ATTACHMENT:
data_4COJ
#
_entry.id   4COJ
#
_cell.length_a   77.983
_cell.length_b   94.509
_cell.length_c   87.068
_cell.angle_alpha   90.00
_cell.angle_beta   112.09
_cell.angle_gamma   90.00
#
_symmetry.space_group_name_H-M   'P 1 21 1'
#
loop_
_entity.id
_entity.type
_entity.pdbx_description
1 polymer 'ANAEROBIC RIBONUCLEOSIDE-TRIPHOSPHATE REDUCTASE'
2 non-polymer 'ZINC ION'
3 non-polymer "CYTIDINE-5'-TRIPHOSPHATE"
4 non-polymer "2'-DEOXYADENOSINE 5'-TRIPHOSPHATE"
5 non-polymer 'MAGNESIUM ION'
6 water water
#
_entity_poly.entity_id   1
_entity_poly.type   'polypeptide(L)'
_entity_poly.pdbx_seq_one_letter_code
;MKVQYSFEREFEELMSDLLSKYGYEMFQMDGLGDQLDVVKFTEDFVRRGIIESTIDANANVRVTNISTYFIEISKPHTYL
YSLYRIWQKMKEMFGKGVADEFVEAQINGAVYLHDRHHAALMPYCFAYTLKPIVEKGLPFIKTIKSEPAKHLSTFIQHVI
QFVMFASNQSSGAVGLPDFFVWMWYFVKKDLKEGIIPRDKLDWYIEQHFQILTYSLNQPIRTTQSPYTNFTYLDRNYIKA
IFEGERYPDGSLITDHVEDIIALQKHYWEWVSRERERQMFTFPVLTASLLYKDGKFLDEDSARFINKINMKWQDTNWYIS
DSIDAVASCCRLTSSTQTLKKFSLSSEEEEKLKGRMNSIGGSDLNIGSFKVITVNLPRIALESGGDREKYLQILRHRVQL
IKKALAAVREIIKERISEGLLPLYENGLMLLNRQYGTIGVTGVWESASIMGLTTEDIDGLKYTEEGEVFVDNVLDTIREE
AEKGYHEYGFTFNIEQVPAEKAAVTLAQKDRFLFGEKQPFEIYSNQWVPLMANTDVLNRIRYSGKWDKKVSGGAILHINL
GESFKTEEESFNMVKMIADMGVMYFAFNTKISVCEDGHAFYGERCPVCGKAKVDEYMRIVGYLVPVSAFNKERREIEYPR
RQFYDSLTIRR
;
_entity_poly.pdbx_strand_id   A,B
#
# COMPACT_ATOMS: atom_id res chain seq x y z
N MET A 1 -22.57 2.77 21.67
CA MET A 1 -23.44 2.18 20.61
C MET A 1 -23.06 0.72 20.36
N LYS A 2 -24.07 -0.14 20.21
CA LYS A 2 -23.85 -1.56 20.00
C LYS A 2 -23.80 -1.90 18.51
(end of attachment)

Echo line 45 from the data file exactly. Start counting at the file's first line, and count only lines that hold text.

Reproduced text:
CA LYS A 2 -23.85 -1.56 20.00